If you are deploying an assembler in AWS or GCP, the CoreOS image is hosted within the infrastructure and does not need to be downloaded. Skip this section and go to Step 4.

For deploy targets such as Hyper-V, VMware, or Azure, you must supply the standard CoreOS image or artifact to boot your virtual machine. The ignition file will provide the all necessary instructions to the CoreOS image or artifact, and will be obtained during Step 4. To download the appropriate file from Fedora CoreOS:

  1. Go to the Fedora CoreOS downloads page and scroll to the Bare Metal & Virtualized section for Hyper-V and VMware, or to the Cloud Images section for Azure.
  2. Locate the correct file for your environment.
    • First, click the Download button to download the image.
    • Next, click the Verify button and follow the on-screen steps to verify your download. You will be asked to download additional files and import a Fedora GPG key as part of this process.
  3. After you have successfully verified your download through Fedora, you can deploy your virtual machine.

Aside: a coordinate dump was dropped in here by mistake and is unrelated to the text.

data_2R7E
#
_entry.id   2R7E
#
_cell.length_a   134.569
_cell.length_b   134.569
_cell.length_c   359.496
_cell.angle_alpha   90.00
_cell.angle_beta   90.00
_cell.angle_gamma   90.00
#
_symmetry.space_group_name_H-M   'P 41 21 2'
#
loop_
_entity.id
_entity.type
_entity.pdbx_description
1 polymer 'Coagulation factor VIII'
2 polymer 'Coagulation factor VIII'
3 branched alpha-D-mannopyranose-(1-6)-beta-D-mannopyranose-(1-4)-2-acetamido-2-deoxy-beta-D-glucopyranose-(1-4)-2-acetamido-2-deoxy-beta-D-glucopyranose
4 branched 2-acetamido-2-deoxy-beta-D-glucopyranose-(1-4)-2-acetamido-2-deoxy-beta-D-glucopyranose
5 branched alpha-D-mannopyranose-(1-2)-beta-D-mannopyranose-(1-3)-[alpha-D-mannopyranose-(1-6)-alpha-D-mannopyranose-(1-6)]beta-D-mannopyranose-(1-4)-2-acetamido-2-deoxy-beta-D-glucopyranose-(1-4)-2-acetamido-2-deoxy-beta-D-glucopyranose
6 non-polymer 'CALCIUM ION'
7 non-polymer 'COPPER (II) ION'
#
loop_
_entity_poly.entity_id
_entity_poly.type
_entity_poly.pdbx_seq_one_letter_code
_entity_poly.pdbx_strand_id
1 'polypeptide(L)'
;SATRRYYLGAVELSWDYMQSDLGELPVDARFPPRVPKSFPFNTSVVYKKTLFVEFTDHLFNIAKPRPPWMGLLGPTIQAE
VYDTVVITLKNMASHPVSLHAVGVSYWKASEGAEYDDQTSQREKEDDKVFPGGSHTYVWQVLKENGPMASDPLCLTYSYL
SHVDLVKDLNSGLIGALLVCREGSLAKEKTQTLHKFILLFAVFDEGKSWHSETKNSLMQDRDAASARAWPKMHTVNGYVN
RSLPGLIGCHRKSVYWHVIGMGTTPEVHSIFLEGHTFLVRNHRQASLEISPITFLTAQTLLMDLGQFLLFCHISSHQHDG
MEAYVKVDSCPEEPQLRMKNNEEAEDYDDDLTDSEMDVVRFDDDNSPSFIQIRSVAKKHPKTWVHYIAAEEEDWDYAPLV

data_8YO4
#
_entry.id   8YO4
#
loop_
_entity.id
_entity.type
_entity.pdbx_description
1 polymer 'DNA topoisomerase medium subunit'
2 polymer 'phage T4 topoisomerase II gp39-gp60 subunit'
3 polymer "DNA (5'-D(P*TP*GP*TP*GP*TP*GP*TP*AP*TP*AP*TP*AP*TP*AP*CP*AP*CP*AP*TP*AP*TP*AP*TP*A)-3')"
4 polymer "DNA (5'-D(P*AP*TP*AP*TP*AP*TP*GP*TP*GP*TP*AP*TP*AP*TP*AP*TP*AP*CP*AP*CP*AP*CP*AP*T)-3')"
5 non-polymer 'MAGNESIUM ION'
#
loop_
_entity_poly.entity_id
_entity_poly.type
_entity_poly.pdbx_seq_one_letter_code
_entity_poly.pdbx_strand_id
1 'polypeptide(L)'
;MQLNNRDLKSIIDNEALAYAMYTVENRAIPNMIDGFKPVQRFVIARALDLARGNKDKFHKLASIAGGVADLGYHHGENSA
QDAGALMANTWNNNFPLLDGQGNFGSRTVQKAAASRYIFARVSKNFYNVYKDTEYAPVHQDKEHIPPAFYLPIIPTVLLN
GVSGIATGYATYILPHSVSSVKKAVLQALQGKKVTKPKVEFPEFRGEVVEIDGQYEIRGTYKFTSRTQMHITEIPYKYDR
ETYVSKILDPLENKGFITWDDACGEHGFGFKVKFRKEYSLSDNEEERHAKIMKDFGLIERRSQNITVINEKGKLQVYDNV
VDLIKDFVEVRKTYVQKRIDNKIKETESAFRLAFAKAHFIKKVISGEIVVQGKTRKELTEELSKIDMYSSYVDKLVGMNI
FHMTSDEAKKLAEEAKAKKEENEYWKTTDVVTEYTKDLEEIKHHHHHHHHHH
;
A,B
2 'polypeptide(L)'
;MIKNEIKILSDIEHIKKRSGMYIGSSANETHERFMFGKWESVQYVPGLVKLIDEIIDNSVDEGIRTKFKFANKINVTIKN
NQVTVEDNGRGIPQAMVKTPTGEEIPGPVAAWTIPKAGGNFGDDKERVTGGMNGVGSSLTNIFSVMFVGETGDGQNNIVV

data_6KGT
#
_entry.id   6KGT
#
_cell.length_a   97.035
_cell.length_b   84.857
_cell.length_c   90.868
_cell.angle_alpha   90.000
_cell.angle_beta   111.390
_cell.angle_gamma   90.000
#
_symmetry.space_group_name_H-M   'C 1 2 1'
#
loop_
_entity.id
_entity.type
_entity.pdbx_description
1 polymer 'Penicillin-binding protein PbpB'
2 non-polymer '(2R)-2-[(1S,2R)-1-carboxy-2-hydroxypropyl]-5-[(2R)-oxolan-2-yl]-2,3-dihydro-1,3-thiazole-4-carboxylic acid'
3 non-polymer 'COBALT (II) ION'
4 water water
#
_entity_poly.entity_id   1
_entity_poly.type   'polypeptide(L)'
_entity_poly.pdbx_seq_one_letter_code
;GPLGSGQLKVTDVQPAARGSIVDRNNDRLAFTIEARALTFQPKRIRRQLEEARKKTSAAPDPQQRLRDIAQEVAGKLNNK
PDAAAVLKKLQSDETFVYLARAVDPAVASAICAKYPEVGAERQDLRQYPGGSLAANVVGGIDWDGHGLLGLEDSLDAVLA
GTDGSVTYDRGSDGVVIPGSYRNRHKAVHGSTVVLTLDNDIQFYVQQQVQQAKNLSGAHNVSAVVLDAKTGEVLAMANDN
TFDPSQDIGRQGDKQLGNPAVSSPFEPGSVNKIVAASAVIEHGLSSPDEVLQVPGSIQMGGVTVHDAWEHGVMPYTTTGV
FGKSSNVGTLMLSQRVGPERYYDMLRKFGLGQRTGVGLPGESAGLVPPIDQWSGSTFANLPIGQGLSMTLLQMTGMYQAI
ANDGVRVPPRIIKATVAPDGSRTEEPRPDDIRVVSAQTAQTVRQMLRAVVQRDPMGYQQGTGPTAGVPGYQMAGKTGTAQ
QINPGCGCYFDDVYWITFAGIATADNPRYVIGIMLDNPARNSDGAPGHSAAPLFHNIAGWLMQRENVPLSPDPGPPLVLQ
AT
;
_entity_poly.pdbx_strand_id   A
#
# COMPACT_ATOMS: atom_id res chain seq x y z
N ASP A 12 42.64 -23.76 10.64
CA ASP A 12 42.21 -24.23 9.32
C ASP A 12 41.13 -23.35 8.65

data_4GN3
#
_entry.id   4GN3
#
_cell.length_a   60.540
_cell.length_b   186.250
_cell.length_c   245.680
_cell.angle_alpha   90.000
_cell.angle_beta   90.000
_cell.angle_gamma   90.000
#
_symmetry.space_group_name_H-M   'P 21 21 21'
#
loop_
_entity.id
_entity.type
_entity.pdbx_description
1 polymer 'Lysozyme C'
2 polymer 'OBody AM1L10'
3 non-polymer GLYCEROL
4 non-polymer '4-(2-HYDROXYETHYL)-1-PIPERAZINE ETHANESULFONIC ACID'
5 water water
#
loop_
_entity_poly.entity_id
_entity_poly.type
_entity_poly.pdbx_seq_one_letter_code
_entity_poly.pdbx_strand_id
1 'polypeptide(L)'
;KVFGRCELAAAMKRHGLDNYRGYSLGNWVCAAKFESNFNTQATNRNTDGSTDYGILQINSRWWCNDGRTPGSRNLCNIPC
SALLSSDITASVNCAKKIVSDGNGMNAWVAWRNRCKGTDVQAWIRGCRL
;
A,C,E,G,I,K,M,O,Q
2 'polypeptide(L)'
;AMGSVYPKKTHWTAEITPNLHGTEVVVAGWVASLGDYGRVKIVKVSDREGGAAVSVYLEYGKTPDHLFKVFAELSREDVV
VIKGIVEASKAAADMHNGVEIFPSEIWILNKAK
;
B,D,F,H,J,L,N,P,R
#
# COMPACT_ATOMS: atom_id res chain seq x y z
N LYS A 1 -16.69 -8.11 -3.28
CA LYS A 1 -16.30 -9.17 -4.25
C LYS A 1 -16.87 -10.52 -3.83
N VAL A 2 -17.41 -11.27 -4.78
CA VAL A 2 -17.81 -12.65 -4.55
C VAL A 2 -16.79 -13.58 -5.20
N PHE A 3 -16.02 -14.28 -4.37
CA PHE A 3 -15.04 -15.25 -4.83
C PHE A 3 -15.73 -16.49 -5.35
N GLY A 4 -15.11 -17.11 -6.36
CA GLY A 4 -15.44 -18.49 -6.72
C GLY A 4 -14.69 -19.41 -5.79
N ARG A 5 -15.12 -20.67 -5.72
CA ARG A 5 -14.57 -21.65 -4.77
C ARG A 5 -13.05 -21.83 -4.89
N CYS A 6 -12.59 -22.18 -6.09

If you are having trouble verifying your download or need help with the checksum file, see this topic in the Fedora CoreOS Documentation. If you still need help or are unable to successfully match the `checksum` values, contact your Engagement Manager.

Step 4: Deploy Your Virtual Machine

You can now configure and deploy your chosen virtual machine and verify the connection in Workbench, which will complete the Assembler portion of your integration. Go to one of the following links for instructions:

After you have a working assembler, you will need to add your technology as a security device in Workbench to complete the integration. Additional help and direct links to these instructions can be found in each guide above.